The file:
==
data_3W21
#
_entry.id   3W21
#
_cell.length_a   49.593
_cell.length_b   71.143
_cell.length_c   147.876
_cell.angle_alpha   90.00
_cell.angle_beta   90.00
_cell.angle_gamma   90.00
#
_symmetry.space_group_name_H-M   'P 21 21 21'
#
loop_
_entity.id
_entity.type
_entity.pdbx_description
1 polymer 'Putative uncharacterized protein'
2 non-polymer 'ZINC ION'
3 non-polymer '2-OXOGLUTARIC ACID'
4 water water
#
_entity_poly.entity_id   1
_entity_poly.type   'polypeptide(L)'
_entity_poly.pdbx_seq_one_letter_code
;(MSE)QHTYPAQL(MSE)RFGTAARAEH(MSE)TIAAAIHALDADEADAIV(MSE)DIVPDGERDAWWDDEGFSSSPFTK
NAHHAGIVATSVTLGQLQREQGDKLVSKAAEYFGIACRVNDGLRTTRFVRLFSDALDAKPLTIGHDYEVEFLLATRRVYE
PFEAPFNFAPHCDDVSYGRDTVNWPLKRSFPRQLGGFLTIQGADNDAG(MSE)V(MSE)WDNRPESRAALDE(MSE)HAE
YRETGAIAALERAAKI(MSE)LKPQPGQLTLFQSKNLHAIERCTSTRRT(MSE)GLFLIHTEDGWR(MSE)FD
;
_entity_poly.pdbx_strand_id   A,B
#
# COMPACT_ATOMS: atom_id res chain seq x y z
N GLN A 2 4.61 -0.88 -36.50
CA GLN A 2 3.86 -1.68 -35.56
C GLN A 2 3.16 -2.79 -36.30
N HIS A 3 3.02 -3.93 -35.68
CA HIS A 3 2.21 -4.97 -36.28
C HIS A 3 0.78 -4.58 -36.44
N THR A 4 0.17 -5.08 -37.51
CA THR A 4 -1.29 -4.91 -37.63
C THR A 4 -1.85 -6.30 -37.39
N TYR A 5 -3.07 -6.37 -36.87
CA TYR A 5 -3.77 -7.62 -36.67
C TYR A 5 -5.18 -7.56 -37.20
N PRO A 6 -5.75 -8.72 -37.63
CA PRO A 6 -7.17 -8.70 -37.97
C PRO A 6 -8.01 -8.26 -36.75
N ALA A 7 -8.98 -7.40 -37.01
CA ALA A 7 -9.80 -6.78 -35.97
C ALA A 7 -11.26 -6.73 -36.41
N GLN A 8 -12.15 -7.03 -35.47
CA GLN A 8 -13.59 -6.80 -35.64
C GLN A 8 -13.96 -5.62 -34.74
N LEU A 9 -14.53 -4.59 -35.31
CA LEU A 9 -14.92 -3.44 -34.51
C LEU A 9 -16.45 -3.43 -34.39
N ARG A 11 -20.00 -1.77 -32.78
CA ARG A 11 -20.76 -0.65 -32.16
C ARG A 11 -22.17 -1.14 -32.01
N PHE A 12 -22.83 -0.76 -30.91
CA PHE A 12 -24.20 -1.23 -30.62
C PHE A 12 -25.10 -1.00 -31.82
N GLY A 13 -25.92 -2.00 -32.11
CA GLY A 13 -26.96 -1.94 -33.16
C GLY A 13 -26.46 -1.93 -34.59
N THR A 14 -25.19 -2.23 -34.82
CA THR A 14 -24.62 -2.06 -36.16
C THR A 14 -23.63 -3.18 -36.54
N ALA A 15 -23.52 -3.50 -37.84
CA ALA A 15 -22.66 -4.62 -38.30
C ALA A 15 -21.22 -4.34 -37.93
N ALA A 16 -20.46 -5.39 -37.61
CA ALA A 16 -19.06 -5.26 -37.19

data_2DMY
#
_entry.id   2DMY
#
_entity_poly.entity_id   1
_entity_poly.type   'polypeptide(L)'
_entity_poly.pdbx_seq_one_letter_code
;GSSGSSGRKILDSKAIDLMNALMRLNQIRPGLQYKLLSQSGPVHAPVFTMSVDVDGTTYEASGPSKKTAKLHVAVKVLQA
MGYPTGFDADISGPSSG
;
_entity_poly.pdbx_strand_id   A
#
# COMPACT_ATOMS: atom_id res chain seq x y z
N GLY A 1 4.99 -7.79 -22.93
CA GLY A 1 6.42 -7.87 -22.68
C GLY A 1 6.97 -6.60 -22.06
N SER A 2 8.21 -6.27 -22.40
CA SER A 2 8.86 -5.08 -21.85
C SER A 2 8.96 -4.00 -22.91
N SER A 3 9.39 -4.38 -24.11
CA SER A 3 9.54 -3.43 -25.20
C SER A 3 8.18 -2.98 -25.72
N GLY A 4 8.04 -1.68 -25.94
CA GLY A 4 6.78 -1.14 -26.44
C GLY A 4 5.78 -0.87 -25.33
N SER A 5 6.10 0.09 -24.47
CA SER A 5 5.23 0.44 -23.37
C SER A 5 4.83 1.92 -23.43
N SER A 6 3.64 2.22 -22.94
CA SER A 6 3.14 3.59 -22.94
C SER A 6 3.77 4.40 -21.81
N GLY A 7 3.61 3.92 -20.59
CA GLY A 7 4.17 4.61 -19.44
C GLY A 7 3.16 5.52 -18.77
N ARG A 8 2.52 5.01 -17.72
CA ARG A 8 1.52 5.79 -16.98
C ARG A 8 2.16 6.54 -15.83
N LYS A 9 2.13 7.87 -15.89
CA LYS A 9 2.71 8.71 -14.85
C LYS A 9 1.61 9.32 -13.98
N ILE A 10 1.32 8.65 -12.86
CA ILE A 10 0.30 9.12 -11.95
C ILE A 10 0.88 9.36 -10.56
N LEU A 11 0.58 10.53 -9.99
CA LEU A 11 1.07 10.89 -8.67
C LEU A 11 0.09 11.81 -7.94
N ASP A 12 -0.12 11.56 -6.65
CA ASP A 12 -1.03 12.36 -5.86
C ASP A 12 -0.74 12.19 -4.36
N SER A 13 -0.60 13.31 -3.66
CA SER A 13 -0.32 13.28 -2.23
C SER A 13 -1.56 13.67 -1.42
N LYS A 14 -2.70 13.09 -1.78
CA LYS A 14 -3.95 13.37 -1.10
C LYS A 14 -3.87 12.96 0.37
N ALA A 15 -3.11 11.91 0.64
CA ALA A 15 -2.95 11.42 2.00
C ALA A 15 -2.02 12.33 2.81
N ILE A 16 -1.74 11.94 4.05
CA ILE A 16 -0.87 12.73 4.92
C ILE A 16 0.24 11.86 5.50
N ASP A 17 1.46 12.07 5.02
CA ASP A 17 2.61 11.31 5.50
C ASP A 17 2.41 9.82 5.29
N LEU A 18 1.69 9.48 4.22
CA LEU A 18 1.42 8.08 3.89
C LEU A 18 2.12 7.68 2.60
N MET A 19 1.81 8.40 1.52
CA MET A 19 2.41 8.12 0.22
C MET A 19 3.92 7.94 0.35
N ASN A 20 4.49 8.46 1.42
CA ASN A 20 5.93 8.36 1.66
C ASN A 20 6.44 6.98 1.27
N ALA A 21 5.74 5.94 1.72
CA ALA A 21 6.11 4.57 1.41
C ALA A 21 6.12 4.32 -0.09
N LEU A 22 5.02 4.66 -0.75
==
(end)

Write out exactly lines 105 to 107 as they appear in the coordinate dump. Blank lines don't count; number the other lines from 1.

C SER A 6 3.77 4.40 -21.81
N GLY A 7 3.61 3.92 -20.59
CA GLY A 7 4.17 4.61 -19.44